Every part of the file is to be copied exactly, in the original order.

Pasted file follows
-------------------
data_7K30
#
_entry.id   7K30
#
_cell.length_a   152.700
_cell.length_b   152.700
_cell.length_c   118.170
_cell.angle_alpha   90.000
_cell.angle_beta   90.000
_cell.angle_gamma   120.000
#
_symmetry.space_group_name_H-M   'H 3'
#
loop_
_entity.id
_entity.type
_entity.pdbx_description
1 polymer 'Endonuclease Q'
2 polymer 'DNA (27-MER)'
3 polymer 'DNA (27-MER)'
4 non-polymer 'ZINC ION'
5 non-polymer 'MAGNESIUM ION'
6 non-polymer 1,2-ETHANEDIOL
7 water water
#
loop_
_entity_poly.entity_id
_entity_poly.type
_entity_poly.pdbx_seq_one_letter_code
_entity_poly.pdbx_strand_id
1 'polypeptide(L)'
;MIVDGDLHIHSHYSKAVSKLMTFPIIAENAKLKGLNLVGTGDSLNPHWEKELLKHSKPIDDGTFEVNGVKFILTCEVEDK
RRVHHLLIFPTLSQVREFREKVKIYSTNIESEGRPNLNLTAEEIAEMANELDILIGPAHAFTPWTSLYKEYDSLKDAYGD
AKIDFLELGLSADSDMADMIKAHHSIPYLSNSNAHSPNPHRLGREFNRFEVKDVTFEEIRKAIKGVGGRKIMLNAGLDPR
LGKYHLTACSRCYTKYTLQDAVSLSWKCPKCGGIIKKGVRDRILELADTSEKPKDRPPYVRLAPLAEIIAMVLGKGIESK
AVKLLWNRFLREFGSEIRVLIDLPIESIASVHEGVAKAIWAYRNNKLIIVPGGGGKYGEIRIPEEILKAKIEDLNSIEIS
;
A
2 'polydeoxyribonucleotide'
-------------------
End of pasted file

data_7K30
#
_entry.id   7K30
#
_cell.length_a   152.700
_cell.length_b   152.700
_cell.length_c   118.170
_cell.angle_alpha   90.000
_cell.angle_beta   90.000
_cell.angle_gamma   120.000
#
_symmetry.space_group_name_H-M   'H 3'
#
loop_
_entity.id
_entity.type
_entity.pdbx_description
1 polymer 'Endonuclease Q'
2 polymer 'DNA (27-MER)'
3 polymer 'DNA (27-MER)'
4 non-polymer 'ZINC ION'
5 non-polymer 'MAGNESIUM ION'
6 non-polymer 1,2-ETHANEDIOL
7 water water
#
loop_
_entity_poly.entity_id
_entity_poly.type
_entity_poly.pdbx_seq_one_letter_code
_entity_poly.pdbx_strand_id
1 'polypeptide(L)'
;MIVDGDLHIHSHYSKAVSKLMTFPIIAENAKLKGLNLVGTGDSLNPHWEKELLKHSKPIDDGTFEVNGVKFILTCEVEDK
RRVHHLLIFPTLSQVREFREKVKIYSTNIESEGRPNLNLTAEEIAEMANELDILIGPAHAFTPWTSLYKEYDSLKDAYGD
AKIDFLELGLSADSDMADMIKAHHSIPYLSNSNAHSPNPHRLGREFNRFEVKDVTFEEIRKAIKGVGGRKIMLNAGLDPR
LGKYHLTACSRCYTKYTLQDAVSLSWKCPKCGGIIKKGVRDRILELADTSEKPKDRPPYVRLAPLAEIIAMVLGKGIESK
AVKLLWNRFLREFGSEIRVLIDLPIESIASVHEGVAKAIWAYRNNKLIIVPGGGGKYGEIRIPEEILKAKIEDLNSIEIS
;
A
2 'polydeoxyribonucleotide'